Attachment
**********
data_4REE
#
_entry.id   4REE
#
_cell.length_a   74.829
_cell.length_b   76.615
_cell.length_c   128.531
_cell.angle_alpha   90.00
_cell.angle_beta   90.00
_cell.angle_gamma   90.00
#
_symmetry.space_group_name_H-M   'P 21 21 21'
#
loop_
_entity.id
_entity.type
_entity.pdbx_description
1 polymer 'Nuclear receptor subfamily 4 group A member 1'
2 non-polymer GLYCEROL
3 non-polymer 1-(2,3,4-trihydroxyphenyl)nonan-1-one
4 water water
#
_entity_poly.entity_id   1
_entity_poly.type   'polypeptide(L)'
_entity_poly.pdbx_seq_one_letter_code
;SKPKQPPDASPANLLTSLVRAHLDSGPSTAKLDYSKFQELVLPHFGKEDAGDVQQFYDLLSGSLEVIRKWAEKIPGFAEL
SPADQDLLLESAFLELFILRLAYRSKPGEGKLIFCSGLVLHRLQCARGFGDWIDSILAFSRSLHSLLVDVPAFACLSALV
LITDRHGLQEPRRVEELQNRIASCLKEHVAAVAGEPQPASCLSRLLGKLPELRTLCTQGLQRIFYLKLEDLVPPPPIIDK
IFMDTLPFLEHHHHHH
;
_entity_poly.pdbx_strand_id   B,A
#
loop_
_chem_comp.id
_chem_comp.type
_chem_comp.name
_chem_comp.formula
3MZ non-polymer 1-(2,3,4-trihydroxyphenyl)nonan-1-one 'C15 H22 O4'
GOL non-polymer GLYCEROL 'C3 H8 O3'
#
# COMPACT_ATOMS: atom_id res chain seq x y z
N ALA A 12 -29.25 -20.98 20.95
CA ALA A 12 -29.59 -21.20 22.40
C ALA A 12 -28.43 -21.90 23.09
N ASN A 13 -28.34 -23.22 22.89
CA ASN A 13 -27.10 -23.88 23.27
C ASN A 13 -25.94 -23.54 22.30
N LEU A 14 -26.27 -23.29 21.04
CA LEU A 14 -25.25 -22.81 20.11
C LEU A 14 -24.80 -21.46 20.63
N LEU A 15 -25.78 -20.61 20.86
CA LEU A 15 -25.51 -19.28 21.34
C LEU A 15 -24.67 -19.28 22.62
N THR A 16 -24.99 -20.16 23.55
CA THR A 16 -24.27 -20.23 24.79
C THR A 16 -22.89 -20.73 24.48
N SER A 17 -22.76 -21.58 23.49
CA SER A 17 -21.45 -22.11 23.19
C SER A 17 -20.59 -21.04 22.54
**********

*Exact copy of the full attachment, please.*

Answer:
data_4REE
#
_entry.id   4REE
#
_cell.length_a   74.829
_cell.length_b   76.615
_cell.length_c   128.531
_cell.angle_alpha   90.00
_cell.angle_beta   90.00
_cell.angle_gamma   90.00
#
_symmetry.space_group_name_H-M   'P 21 21 21'
#
loop_
_entity.id
_entity.type
_entity.pdbx_description
1 polymer 'Nuclear receptor subfamily 4 group A member 1'
2 non-polymer GLYCEROL
3 non-polymer 1-(2,3,4-trihydroxyphenyl)nonan-1-one
4 water water
#
_entity_poly.entity_id   1
_entity_poly.type   'polypeptide(L)'
_entity_poly.pdbx_seq_one_letter_code
;SKPKQPPDASPANLLTSLVRAHLDSGPSTAKLDYSKFQELVLPHFGKEDAGDVQQFYDLLSGSLEVIRKWAEKIPGFAEL
SPADQDLLLESAFLELFILRLAYRSKPGEGKLIFCSGLVLHRLQCARGFGDWIDSILAFSRSLHSLLVDVPAFACLSALV
LITDRHGLQEPRRVEELQNRIASCLKEHVAAVAGEPQPASCLSRLLGKLPELRTLCTQGLQRIFYLKLEDLVPPPPIIDK
IFMDTLPFLEHHHHHH
;
_entity_poly.pdbx_strand_id   B,A
#
loop_
_chem_comp.id
_chem_comp.type
_chem_comp.name
_chem_comp.formula
3MZ non-polymer 1-(2,3,4-trihydroxyphenyl)nonan-1-one 'C15 H22 O4'
GOL non-polymer GLYCEROL 'C3 H8 O3'
#
# COMPACT_ATOMS: atom_id res chain seq x y z
N ALA A 12 -29.25 -20.98 20.95
CA ALA A 12 -29.59 -21.20 22.40
C ALA A 12 -28.43 -21.90 23.09
N ASN A 13 -28.34 -23.22 22.89
CA ASN A 13 -27.10 -23.88 23.27
C ASN A 13 -25.94 -23.54 22.30
N LEU A 14 -26.27 -23.29 21.04
CA LEU A 14 -25.25 -22.81 20.11
C LEU A 14 -24.80 -21.46 20.63
N LEU A 15 -25.78 -20.61 20.86
CA LEU A 15 -25.51 -19.28 21.34
C LEU A 15 -24.67 -19.28 22.62
N THR A 16 -24.99 -20.16 23.55
CA THR A 16 -24.27 -20.23 24.79
C THR A 16 -22.89 -20.73 24.48
N SER A 17 -22.76 -21.58 23.49
CA SER A 17 -21.45 -22.11 23.19
C SER A 17 -20.59 -21.04 22.54